Prep time: 5 min
Cook time: 10 min
Total time: 15 min
Yield: 2 servings
Difficulty: Easy

  • 3 oz Pancetta
  • 1 cup Tomato Puree
  • 3.5 oz Pecorino Cheese
  • 6 oz Long Pasta
  • 1 Hot Pepper
This is another regional recipe from Rome, Italy. You can make it spicy adding one hot pepper, or mild leaving the pepper out. The original recipe is made with Guanciale-the cheek of the pork-but since it’s not so easy to procure I’ve substituted it with Pancetta (bacon).
  1. Prepare all your ingredients and set a pot of water to boil for the pasta. You can prepare the sauce in the time it takes for the water to boil and the pasta to cook. The original recipe is made with a pasta called Bucatini (thick hollow spaghetti). Since they’re not so common, any kind of long pasta will do. I’m using Linguine.
  2. Slice the pancetta in small strips and put it in a frying pan to cook. It is not necessary to add oil or butter.Cook the bacon until the fat has become transparent. If you prefer it crispier leave it a bit longer. However, it has to remain soft.
  3. At this point I do the unthinkable and dry the bacon of its fat in a colander over the sink. But you can skip this step in favor of deliciousness.
  4. Slice the hot pepper in tiny pieces and add it to the bacon. Skip if you don’t like spicy food.
  5. Add the tomato puree, a pinch of salt, and mix. Again, the original recipe would be with fresh tomatoes, but since I’m still a bit of a kid cooked tomatoes with seeds and skin gross me out and I prefer the creamy puree. Lower the fire to a minimum until the pasta is cooked.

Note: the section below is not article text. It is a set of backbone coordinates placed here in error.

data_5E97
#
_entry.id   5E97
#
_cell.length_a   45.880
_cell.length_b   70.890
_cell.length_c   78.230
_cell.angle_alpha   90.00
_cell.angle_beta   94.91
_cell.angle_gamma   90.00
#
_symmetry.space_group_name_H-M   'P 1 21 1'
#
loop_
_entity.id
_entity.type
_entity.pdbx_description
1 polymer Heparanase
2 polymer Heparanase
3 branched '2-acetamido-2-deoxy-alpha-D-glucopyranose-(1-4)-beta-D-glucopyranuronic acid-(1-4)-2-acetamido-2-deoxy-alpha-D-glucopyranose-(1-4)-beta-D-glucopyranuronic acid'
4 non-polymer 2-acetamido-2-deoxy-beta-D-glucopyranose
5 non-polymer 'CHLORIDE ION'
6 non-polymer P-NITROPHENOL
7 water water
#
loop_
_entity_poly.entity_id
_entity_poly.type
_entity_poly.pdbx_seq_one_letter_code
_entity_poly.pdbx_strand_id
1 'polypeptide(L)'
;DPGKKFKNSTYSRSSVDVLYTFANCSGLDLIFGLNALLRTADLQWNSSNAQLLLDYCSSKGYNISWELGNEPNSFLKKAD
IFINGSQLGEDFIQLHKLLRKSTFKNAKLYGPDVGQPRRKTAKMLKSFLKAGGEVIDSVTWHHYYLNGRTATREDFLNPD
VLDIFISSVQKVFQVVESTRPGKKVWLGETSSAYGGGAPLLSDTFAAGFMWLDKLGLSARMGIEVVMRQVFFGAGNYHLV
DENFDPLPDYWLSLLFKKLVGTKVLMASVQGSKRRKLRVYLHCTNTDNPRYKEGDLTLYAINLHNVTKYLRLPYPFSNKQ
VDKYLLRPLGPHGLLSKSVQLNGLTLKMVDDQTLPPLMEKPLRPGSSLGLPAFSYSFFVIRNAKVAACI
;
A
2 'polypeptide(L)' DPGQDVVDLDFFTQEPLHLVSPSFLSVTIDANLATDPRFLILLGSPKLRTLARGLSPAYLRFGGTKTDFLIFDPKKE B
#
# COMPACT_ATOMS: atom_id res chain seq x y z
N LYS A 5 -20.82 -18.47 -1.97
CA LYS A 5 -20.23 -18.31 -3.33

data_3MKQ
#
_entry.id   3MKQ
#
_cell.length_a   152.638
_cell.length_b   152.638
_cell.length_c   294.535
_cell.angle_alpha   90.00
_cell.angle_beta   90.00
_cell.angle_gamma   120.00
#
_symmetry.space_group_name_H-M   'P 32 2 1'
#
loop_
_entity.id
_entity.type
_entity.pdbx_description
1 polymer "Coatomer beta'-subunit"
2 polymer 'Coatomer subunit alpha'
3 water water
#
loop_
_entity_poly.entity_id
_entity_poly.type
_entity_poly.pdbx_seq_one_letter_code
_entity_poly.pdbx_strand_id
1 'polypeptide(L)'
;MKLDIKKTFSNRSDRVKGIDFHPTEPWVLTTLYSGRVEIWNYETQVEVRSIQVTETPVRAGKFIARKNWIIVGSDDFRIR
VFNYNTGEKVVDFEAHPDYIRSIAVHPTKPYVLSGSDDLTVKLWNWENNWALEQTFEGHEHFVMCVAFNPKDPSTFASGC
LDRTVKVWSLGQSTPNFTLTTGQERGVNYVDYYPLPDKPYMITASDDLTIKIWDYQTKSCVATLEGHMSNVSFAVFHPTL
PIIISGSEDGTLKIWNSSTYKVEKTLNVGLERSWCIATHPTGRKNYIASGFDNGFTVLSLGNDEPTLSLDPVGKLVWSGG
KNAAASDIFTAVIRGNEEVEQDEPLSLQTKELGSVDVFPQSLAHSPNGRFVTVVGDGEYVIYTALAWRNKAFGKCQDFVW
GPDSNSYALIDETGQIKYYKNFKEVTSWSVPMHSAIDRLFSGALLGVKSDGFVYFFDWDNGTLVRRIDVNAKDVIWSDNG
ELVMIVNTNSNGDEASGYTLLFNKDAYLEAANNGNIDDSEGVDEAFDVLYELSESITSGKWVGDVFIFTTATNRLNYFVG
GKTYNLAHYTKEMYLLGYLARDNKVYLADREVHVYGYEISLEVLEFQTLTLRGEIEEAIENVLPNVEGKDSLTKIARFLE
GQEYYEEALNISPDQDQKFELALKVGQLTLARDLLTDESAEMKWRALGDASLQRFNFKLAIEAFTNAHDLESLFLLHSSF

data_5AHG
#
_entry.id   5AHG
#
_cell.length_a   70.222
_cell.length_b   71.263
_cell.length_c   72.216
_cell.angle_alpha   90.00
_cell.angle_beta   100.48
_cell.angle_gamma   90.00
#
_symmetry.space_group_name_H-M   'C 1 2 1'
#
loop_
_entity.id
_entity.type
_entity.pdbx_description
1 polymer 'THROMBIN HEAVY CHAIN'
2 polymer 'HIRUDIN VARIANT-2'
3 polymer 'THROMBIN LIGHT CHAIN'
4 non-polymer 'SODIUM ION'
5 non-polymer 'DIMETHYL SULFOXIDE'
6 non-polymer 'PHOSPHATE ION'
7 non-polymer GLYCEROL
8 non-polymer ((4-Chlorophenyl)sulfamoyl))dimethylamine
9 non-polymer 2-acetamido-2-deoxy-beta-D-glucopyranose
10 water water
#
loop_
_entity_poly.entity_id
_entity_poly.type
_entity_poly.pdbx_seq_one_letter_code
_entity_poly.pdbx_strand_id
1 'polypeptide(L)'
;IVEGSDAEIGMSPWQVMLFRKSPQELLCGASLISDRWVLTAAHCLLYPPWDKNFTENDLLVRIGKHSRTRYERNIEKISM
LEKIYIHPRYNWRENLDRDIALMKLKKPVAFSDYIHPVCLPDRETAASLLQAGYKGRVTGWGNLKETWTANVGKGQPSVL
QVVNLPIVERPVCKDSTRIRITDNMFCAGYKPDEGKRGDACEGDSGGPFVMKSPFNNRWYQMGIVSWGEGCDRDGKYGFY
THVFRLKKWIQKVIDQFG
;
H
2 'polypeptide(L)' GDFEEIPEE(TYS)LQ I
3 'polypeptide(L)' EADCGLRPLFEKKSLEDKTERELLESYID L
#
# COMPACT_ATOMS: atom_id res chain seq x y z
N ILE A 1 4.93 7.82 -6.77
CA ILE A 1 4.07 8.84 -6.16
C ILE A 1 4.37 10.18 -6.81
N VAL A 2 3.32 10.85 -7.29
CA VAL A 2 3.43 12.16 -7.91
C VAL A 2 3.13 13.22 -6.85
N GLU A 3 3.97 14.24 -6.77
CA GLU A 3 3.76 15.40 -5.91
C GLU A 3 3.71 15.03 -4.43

6. Dry the pasta and toss it in the pan. Mix while adding about half of the cheese.
  7. Plate and sprinkle the remaining of the cheese on each plate.
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 Amatriciana by Camilla Isley May-12-2015
Regional Pasta Recipe from Rome, Italy

Cacio e Pepe (Pecorino Cheese Spaghetti)

Total time: 15 min
Difficulty: Easy
Servings: 2

  • 6oz Spaghetti
  • 3.5oz Pecorino Cheese
  • Ground Black Pepper

This is a famous recipe from Rome. I love the rich and tasty cuisine of this region of Italy (I lived there for some years), and I will post many more recipes typical of Lazio.

  1. Set a pot of water to boil for the pasta. You can prepare the sauce in the time it takes for the water to boil and the pasta to cook, actually it will take longer for the pasta to cook than for you to prepare the sauce. For this kind of recipe I prefer to use Spaghetti, or some other kind of long pasta.
  2. Grate the Pecorino cheese. My tip, as alway, is to buy the cheese whole, cut it in small cubes, and grate it in the food processor. Also, this particular cheese is not so common, and you may not be able to find it already grated.
  3. Now, how to do the sauce? The original recipe would tell you to wait until the pasta is ready and mix it directly with the grated cheese and a ladle of cooking water in a bowl until you have a creamy blend. I’ve tried it, and it’s not as easy as it sounds. So I cheat, how? I wait until the pasta has one minute left of cooking time and mix the grated cheese (leave out a small spoon for each plate) with said ladle of pasta’s cooking water in a small container (I use a plastic measuring cup), and then I process it with a hand blender. The result couldn’t be creamier.
  4. Once you’re done with the blending, the pasta should be cooked and ready to be dried. If you want to bring to the table a bowl, put the pasta in and pour the cheese salsa on top, or you can already plate it and pour the salsa on each plate. Mix well.
  5. Sprinkle with abundant ground black pepper and the remaining cheese.
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 Cacio e Pepe (Pecorino Cheese Spaghetti) Recipe by Camilla Isley